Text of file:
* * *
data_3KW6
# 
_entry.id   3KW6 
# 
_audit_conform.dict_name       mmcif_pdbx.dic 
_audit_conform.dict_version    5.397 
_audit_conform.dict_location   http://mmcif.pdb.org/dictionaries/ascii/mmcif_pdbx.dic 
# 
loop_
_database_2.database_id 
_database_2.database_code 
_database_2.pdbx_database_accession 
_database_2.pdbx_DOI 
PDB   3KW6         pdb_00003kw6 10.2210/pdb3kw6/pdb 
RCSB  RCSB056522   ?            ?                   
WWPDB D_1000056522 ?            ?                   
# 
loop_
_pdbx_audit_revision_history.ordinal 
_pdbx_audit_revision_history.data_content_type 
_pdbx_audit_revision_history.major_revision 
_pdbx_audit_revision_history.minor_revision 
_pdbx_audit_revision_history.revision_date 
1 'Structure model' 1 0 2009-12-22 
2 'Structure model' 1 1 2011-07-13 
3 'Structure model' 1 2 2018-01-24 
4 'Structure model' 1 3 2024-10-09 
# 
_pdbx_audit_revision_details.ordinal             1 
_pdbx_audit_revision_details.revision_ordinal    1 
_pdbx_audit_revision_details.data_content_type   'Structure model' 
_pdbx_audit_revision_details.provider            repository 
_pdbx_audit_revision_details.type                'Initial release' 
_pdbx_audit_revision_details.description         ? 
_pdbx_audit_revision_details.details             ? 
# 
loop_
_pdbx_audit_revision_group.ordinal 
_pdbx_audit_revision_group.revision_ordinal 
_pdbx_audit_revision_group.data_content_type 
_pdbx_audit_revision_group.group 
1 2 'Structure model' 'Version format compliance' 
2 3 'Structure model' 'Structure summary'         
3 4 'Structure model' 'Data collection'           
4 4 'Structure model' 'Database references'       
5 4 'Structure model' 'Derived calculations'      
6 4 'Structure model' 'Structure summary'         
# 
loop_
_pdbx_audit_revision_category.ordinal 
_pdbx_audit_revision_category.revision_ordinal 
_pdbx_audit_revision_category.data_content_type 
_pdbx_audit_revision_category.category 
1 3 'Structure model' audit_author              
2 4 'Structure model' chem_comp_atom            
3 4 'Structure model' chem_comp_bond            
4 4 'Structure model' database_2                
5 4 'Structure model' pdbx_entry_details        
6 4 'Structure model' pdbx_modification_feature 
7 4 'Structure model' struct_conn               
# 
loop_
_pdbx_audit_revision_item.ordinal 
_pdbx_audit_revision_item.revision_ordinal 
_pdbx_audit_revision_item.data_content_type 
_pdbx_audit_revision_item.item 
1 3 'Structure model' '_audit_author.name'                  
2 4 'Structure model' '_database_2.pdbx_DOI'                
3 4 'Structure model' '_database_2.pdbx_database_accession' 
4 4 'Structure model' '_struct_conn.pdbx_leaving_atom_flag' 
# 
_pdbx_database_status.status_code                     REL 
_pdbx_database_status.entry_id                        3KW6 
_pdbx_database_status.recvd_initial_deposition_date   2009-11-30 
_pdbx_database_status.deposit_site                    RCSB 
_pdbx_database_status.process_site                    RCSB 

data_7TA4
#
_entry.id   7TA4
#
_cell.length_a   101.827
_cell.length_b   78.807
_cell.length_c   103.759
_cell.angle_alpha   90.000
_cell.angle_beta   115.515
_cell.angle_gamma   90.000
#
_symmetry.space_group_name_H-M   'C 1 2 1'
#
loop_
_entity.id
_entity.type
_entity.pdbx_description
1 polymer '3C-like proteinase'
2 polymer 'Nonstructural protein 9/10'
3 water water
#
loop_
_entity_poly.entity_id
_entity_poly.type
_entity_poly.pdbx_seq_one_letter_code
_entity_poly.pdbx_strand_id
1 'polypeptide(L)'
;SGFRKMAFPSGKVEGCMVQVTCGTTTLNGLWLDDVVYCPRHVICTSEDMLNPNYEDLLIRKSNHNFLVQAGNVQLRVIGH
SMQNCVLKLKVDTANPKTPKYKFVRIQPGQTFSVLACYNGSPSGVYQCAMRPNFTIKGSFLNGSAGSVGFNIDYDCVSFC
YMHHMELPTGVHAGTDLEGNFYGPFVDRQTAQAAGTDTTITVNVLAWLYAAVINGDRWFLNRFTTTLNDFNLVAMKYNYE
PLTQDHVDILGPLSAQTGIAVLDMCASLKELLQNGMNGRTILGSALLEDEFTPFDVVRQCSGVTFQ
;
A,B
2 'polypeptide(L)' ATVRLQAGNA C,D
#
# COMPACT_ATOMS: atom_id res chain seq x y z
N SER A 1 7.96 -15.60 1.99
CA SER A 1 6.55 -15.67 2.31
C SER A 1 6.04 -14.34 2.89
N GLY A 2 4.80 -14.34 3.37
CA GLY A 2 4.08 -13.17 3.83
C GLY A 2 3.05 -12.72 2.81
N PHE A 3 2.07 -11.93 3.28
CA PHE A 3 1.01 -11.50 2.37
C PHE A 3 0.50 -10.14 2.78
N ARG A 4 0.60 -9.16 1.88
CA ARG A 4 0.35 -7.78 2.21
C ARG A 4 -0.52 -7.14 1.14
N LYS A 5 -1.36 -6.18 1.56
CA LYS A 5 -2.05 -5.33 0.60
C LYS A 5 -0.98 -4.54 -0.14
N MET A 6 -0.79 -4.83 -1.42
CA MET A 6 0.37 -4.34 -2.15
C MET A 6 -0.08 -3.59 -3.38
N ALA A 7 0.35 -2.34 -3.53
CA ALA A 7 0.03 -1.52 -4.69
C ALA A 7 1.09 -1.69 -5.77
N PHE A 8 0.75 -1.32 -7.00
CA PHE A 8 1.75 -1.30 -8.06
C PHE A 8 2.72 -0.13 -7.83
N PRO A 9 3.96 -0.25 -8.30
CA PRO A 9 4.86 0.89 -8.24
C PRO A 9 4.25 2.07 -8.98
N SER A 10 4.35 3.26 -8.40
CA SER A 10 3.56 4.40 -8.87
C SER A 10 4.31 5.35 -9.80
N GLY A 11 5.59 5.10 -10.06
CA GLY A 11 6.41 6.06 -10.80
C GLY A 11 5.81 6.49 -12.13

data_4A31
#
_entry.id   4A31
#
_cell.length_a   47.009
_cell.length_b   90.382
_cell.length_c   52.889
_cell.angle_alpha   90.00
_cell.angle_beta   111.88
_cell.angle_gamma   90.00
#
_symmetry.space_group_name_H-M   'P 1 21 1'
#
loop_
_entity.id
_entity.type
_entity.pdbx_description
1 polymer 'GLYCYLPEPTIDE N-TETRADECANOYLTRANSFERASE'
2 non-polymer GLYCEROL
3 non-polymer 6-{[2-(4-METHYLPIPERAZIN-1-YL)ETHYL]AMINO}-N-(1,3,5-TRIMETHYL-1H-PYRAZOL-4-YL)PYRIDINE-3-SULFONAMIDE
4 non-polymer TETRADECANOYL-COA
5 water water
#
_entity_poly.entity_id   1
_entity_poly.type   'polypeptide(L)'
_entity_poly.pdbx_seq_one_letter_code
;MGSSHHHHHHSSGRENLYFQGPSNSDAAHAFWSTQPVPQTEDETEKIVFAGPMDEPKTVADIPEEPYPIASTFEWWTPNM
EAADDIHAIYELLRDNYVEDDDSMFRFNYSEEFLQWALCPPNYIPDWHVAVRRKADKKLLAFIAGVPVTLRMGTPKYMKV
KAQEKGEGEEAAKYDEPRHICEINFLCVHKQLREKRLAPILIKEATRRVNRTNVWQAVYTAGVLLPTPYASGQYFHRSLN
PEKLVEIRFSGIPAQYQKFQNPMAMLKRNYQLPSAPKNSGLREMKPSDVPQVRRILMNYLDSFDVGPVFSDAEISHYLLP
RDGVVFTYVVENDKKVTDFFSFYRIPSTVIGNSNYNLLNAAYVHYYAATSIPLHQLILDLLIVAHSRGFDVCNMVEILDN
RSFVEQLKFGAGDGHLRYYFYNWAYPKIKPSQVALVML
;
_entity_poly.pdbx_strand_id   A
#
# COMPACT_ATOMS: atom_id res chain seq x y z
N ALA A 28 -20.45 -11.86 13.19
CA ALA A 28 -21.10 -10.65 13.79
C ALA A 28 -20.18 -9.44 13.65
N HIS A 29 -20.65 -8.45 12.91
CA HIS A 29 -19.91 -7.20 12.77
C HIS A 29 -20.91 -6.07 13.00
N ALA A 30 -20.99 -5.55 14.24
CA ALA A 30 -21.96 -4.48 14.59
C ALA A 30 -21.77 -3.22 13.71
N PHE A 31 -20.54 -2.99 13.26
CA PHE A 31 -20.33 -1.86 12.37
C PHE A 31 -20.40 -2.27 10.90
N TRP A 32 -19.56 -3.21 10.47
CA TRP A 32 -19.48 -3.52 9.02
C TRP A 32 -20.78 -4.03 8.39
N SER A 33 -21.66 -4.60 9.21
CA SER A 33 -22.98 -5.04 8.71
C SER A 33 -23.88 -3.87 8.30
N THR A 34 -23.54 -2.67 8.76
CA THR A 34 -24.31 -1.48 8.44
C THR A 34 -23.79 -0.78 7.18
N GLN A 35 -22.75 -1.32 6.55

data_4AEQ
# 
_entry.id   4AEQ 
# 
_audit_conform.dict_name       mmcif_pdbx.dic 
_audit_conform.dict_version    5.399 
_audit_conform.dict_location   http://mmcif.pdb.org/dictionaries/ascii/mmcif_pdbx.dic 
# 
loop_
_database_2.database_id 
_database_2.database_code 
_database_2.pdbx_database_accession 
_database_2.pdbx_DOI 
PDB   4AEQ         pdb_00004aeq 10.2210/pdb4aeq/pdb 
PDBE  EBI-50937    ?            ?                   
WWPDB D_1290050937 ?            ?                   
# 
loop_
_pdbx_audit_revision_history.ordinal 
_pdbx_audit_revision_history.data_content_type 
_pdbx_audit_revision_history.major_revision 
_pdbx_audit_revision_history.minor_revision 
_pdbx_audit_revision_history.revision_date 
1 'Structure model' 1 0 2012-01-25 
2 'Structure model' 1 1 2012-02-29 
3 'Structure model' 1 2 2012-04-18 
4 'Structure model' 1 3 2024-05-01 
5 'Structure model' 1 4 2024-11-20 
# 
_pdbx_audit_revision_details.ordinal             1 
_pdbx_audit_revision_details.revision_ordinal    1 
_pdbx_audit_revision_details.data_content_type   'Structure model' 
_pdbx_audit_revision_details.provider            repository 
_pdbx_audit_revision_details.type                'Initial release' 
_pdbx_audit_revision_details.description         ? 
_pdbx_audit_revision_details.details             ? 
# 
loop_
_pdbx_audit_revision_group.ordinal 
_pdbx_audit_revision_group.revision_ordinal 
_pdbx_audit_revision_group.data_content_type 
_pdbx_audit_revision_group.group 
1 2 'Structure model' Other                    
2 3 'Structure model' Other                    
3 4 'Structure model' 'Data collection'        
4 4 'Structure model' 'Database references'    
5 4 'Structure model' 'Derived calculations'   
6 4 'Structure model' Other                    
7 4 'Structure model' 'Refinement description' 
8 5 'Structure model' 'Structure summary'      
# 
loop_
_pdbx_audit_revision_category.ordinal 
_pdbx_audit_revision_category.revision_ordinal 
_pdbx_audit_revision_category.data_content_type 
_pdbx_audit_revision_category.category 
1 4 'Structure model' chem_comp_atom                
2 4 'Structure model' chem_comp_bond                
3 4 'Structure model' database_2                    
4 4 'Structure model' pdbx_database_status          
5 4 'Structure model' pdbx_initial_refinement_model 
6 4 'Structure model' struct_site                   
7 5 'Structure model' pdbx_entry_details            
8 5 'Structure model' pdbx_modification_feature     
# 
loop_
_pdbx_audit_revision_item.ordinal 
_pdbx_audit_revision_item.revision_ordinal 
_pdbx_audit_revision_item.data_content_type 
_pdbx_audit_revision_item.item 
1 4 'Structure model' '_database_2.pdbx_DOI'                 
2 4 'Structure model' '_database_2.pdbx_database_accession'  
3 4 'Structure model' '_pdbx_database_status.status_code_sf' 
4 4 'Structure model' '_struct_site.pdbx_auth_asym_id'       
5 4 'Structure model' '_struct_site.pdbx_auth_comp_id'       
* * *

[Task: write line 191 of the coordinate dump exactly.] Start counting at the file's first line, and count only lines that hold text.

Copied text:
N PHE A 31 -20.54 -2.99 13.26